I'll not rebuild this winter, for sure, but probably next winter. This winter is for running gear, interior and some exterior bug fixing, no to mention quite a bit of work on my garage to make it more useful as an all year workshop. May do some ignition work if time allows.

... and indeed we love torque, as long as the revs keep coming!

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Joachim

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 Posted: 11-04-2008 01:23 pm
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Judson Manning
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Erik,

I think we'd all agree The Shark demonstrates there is nothing 'cheap' or 'simple' about your taste!  Did you ever get a dyno plot for that engine?  I'd really like to see how the curve (not the numbers) looks compared to a dual 107 2.2 configuration.  If cheap and simple are the driving factors then the decision really is about how much HP Joachim wants.  More HP = more $$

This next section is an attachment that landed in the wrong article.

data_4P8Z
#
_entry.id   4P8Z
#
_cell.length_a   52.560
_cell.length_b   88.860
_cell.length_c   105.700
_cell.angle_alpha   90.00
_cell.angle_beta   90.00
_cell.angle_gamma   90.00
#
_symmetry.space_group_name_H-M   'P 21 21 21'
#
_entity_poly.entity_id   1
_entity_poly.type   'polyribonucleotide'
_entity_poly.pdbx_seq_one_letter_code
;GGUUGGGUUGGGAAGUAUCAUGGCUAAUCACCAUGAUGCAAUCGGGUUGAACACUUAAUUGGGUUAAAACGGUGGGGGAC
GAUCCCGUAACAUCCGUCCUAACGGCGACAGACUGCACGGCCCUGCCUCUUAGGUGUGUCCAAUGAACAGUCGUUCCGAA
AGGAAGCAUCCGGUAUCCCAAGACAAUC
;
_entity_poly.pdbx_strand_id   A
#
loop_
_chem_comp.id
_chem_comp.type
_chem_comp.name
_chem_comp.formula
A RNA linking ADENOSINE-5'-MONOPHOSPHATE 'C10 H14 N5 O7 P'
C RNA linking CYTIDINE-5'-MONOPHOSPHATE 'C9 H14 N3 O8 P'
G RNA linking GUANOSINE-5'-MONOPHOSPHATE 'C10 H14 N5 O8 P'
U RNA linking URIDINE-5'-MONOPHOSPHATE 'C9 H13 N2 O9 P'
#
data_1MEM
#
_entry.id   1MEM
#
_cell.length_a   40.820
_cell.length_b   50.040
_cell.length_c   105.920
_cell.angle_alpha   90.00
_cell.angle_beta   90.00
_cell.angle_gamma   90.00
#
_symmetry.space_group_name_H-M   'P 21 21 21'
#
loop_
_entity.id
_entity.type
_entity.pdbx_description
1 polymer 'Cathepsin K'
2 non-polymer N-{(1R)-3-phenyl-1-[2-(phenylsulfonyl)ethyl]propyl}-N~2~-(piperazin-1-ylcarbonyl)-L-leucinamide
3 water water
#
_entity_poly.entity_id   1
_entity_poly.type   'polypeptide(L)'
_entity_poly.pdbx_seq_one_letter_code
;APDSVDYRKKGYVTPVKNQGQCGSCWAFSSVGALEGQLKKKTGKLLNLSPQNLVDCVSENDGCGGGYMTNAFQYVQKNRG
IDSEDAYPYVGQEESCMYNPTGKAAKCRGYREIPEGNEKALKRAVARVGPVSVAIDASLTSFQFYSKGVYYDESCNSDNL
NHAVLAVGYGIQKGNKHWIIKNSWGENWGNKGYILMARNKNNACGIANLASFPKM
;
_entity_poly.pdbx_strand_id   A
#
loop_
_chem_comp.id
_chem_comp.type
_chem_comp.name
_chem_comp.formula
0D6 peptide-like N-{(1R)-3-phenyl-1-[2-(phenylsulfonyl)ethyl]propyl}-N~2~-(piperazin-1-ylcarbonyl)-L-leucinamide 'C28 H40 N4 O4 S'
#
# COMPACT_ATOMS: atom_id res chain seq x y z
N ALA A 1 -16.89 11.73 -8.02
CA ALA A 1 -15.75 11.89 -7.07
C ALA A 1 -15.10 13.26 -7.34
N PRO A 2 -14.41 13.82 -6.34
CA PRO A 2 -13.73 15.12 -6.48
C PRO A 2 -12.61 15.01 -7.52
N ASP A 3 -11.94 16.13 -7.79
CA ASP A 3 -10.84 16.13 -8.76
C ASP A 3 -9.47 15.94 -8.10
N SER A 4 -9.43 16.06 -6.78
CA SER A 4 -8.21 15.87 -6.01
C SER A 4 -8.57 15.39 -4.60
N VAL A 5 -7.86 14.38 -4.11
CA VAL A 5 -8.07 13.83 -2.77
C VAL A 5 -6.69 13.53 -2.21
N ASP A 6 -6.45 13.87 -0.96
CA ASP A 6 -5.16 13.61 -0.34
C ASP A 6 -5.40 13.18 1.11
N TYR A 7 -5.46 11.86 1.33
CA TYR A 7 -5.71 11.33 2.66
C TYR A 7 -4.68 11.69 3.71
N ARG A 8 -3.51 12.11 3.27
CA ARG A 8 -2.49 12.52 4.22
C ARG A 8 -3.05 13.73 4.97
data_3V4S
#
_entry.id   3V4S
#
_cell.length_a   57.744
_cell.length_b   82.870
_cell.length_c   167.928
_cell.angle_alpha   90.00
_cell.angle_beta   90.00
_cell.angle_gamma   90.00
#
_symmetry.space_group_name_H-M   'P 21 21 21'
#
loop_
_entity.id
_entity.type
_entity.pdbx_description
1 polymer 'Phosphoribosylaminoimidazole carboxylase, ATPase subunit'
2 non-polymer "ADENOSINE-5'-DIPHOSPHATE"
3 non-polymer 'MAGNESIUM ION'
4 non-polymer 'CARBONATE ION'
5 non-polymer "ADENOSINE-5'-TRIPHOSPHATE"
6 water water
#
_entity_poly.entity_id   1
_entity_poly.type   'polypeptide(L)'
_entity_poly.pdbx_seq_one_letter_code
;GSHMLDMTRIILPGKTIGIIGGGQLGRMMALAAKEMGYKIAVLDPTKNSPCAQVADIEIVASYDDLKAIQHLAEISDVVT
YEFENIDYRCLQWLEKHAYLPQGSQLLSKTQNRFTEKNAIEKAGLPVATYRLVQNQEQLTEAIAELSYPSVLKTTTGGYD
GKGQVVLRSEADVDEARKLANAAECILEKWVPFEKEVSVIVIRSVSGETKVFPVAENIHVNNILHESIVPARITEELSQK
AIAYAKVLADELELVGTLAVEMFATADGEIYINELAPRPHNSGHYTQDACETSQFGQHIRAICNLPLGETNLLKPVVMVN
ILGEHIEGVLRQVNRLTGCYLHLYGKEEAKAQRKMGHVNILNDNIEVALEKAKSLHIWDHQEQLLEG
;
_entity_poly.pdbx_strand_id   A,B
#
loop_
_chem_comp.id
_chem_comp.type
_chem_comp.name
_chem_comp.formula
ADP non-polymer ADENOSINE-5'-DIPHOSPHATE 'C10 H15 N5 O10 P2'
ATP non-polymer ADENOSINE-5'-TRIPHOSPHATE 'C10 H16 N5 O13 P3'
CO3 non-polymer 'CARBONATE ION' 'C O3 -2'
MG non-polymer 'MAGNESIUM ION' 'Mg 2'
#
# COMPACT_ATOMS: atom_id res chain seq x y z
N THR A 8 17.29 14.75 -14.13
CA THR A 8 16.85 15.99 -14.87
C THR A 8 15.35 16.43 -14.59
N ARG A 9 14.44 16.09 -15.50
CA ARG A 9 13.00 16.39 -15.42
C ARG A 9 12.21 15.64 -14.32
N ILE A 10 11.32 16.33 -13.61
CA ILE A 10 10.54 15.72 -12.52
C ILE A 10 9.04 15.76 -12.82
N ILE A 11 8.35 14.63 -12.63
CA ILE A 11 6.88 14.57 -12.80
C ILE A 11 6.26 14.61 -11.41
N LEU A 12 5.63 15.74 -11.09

If Joachim wants a 2.2 my suggestion is to source a complete 912/910 engine.  10-doweling a 907 isn't the expensive part, you've got to add line-honing/boring, alternate mains for the x-drilled 2.2 crank, etc.  For a RHD car these modificatios to the 907 are much simpler than modifying the car for a 912/910 block. 

The 10-doweling and line-boring isn't necessary for a 2.0 engine unless you just want a bullet-proof bottom-end and peace of mind.  I've done the Chrysler main bearing conversion on a few 907 blocks which tends to run ~$1000US.  DBE had at one time a jig to do the 10-doweling on a mill that they rented out.  Finding a willing machinist is the real hard part!